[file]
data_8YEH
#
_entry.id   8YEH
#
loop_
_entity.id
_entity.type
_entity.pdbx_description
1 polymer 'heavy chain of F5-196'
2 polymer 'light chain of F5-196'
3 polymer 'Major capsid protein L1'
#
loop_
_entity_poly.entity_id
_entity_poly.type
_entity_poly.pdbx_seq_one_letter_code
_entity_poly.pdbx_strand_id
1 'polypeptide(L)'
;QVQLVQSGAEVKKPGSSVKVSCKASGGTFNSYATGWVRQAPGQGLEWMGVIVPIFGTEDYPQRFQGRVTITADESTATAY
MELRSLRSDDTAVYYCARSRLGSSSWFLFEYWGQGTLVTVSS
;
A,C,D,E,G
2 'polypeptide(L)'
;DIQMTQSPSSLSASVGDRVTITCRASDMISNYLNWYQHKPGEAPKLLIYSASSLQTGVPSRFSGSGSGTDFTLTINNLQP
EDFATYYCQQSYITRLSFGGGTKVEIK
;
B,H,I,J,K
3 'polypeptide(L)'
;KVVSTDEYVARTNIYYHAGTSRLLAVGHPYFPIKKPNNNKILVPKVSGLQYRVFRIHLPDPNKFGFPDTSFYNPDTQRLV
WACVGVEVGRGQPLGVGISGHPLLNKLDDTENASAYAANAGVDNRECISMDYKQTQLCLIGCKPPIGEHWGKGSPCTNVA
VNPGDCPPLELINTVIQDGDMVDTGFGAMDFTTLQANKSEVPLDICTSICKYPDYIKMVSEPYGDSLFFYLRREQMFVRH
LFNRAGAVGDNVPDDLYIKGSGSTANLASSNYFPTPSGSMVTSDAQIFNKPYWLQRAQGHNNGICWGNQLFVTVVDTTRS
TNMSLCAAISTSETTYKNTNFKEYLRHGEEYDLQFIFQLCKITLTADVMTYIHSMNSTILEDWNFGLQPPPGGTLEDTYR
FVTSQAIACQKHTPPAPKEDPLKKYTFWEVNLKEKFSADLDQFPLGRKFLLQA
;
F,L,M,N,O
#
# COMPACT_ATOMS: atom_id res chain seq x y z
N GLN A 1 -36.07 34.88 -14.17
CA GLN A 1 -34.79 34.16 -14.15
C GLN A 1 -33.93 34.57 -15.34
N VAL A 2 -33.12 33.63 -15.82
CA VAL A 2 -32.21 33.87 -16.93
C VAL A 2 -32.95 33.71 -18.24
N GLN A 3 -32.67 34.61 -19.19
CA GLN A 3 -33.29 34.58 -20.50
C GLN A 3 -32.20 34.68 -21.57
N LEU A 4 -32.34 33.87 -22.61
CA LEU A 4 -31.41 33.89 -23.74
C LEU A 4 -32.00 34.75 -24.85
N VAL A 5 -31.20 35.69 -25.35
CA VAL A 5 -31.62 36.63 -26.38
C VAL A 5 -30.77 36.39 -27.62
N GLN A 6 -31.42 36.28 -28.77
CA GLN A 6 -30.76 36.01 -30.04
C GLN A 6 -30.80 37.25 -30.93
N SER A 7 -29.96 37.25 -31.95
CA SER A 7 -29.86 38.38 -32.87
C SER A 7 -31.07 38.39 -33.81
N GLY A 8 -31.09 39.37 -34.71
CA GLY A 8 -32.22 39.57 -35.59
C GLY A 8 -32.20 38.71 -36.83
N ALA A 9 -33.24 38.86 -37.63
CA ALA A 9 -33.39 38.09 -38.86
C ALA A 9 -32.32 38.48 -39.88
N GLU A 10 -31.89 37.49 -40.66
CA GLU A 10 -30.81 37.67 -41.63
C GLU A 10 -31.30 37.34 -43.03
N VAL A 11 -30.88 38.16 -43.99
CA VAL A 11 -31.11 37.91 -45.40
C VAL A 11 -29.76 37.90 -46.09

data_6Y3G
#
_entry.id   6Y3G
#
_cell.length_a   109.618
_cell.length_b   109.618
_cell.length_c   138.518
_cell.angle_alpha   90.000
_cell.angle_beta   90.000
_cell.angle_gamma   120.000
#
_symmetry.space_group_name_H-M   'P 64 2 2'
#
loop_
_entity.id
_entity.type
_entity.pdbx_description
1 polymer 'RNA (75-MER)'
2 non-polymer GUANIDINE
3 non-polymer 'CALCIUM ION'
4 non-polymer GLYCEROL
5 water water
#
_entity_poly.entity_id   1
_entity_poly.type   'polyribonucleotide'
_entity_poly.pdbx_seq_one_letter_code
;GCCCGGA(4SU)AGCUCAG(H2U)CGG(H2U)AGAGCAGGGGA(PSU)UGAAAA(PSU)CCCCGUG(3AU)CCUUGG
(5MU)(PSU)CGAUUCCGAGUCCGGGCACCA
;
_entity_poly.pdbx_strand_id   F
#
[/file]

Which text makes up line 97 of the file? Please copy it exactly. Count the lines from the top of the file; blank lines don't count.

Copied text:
_entity_poly.pdbx_seq_one_letter_code